"The research of Albrecht Alt has shown that the worship of gods identified as 'the god of my father' (that is 'the god of the ancestors') was widespread among many tribes in the ancient world. We also know that the name 'El' was widely used as a name for local gods. In Canaan itself, the Ras Shamra texts depict El as the father of the gods and head of the pantheon at Ugarit..." Old Testament Faith, p. 38, Lion, 1986

Drane then says there are two ways of explaining this:

"Some (notably O. Eissfeldt and R. de Vaux) argue that worship of El and worship of Yahweh were originally quite distinct and separate... Professor F. M. Cross takes a completely different line, arguing that all these names (and others) used for God by the patriarchs referred to the one deity later called Yahweh. To speak of 'the god of the ancestors' was, in his view, just another way of referring to El, and 'Yahweh' was the way to address this one God in the context of worship. Cross's position is certainly closer to the theological stance of the Old Testament itself... (Ibid.)

Drane then goes on to say that the Israelites knew that Yahweh did much more than the Canaanite god El was ever supposed to have done. Yahweh was the God of the exodus, and had been the guiding force in their lives from the very beginning.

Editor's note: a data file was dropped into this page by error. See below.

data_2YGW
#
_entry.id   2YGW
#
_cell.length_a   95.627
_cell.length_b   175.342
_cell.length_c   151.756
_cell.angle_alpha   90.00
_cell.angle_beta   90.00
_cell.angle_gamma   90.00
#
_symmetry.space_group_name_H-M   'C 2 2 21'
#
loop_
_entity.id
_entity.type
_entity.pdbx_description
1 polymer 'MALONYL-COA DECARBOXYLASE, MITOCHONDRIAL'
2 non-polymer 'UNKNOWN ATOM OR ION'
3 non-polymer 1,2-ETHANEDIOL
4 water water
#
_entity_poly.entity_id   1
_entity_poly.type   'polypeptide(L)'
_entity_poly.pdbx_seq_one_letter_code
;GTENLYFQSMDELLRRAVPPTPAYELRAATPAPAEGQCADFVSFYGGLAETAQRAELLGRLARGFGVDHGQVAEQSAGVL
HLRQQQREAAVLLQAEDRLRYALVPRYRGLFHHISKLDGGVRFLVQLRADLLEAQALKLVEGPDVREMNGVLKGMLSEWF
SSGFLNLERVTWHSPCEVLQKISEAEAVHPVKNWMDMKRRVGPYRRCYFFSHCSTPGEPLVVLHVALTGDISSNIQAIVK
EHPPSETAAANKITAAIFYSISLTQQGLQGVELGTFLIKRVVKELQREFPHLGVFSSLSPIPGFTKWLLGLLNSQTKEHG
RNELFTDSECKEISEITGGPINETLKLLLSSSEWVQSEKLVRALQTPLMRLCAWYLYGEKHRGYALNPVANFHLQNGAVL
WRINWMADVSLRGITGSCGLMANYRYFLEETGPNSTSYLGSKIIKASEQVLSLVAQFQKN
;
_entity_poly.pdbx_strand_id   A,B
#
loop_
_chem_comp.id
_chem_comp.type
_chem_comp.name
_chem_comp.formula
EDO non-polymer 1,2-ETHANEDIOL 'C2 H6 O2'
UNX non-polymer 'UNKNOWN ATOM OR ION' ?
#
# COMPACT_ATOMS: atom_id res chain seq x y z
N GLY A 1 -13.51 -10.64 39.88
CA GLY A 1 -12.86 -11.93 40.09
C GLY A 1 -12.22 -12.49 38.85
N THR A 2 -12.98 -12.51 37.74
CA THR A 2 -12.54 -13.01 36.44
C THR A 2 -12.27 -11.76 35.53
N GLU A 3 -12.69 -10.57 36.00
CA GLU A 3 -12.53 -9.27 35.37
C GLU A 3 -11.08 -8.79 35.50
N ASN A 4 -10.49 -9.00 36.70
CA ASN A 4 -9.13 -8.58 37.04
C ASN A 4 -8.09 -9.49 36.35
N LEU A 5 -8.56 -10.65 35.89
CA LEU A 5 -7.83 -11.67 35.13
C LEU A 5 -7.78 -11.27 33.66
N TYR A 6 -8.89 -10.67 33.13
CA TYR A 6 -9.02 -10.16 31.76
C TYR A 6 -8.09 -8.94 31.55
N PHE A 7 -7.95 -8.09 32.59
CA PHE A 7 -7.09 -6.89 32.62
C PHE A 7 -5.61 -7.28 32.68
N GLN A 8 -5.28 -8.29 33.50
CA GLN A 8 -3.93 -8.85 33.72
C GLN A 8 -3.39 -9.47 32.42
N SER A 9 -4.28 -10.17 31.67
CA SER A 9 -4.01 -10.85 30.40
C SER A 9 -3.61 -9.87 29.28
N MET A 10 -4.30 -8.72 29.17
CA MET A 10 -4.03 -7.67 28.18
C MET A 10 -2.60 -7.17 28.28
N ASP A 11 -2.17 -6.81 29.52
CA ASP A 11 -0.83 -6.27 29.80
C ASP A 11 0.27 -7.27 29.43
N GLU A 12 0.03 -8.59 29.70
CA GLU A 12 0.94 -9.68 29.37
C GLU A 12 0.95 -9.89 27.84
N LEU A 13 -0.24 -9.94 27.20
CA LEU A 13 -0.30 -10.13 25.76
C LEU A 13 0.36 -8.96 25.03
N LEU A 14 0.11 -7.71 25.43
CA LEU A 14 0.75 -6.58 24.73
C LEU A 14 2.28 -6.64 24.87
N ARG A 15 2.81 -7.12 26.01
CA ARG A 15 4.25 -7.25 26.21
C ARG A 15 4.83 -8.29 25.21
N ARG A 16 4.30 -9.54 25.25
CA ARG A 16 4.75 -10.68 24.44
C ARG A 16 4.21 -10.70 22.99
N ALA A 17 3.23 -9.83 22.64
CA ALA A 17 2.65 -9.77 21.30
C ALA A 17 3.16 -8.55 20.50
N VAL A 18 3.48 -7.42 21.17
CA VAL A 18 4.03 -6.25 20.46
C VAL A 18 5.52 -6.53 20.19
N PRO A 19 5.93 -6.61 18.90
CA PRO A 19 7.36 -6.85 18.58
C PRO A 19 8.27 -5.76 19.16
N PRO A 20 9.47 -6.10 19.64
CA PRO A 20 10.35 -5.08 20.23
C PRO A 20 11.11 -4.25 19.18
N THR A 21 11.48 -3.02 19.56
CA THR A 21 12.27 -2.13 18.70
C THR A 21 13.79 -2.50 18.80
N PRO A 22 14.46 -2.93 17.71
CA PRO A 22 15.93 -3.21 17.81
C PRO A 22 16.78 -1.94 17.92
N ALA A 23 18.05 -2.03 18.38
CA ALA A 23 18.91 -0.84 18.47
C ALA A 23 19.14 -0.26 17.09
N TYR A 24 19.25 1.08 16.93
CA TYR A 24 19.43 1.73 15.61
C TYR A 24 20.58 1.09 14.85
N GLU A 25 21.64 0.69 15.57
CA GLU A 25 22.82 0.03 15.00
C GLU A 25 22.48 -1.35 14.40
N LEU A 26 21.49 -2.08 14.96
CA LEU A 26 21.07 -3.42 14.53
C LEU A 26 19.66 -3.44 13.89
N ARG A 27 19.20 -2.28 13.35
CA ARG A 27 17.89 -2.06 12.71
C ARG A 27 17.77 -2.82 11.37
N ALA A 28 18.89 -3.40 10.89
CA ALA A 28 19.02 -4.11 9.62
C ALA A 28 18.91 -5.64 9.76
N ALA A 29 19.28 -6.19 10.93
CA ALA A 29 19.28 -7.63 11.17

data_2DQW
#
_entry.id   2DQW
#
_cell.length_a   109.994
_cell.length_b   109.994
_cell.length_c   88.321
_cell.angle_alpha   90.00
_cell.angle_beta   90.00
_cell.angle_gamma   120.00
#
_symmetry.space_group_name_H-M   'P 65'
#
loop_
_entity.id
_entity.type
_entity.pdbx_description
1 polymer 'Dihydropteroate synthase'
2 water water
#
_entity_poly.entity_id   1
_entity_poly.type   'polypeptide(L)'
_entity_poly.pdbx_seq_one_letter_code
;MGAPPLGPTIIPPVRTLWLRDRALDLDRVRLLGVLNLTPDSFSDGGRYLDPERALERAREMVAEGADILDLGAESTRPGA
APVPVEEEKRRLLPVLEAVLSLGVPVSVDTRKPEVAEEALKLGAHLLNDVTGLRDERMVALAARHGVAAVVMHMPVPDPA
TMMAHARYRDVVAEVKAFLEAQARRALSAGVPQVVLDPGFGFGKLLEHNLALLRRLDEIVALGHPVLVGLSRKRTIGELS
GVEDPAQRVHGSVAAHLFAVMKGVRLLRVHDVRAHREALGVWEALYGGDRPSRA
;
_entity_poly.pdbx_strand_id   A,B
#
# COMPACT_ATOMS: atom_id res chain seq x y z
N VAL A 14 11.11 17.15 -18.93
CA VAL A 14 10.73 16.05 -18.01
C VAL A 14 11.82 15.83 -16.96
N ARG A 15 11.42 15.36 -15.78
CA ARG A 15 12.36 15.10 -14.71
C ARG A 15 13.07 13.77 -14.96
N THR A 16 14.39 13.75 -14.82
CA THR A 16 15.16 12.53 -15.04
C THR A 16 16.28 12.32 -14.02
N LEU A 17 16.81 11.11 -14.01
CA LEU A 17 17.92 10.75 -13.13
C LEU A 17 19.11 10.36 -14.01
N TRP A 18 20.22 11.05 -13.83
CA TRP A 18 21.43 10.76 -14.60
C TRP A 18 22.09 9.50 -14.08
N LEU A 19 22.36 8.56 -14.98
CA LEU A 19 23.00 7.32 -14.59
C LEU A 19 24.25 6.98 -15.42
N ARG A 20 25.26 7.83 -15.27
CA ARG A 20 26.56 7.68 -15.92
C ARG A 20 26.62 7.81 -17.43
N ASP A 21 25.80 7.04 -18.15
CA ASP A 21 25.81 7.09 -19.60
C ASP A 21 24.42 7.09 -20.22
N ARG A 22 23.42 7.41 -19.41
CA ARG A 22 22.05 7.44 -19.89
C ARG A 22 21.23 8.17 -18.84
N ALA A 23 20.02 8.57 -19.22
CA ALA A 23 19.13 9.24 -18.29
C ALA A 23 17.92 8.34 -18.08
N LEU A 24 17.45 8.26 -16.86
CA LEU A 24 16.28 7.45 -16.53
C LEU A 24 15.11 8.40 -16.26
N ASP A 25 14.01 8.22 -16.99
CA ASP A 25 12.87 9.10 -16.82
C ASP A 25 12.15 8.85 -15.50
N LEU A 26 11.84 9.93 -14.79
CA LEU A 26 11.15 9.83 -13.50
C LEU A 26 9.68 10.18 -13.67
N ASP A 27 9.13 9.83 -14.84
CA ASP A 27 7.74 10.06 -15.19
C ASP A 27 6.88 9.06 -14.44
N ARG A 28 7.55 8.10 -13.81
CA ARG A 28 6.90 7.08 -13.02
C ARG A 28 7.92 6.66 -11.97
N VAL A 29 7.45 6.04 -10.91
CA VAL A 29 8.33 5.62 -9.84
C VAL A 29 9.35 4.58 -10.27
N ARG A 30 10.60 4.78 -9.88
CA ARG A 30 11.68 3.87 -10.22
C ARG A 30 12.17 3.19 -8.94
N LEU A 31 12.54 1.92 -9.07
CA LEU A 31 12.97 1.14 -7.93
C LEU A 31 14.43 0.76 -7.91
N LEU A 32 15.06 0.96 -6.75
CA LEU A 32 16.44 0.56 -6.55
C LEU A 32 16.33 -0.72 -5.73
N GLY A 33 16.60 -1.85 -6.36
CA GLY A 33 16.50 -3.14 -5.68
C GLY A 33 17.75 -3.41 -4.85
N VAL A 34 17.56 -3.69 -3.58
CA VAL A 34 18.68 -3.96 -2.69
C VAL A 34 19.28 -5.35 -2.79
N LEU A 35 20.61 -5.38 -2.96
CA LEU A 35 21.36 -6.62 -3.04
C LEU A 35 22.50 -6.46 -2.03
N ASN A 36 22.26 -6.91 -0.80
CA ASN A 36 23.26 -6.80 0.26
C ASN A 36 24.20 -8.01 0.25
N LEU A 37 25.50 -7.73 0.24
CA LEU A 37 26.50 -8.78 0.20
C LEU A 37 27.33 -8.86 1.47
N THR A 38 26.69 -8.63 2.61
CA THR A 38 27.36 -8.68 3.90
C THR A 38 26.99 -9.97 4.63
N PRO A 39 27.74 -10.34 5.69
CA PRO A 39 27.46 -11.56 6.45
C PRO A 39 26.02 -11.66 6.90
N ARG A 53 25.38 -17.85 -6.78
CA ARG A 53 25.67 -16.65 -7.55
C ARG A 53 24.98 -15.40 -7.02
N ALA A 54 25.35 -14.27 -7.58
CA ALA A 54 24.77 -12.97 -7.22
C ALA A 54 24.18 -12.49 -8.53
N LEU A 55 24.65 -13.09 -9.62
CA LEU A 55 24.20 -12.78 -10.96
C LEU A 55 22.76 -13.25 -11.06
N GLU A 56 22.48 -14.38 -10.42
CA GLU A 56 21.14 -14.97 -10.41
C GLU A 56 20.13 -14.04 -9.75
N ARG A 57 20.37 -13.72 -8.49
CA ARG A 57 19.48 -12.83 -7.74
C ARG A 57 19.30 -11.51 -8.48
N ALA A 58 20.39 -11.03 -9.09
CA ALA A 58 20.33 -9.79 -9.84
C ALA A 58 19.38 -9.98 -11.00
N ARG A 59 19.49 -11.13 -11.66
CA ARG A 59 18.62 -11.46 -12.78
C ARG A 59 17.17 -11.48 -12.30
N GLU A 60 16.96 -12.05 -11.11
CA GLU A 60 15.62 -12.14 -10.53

That what your history teacher told you sounded like blasphemy to you is unsurprising, given that Yahweh declares himself to his people to be the only true God; that all other claimants are false gods, no-gods, would-be-usurper-gods; that the idols of the nations surrounding Israel are lumps of metal, stone or wood, with no ability to see, to hear, or to do anything. The prophet Isaiah repeats that frequently, as do all the Old Testament prophets of the living God, Yahweh. So, my simple answer is, "No, Yahweh was never part of any polytheistic religion; he is utterly unique, the one and only Creator of life, light and eternity."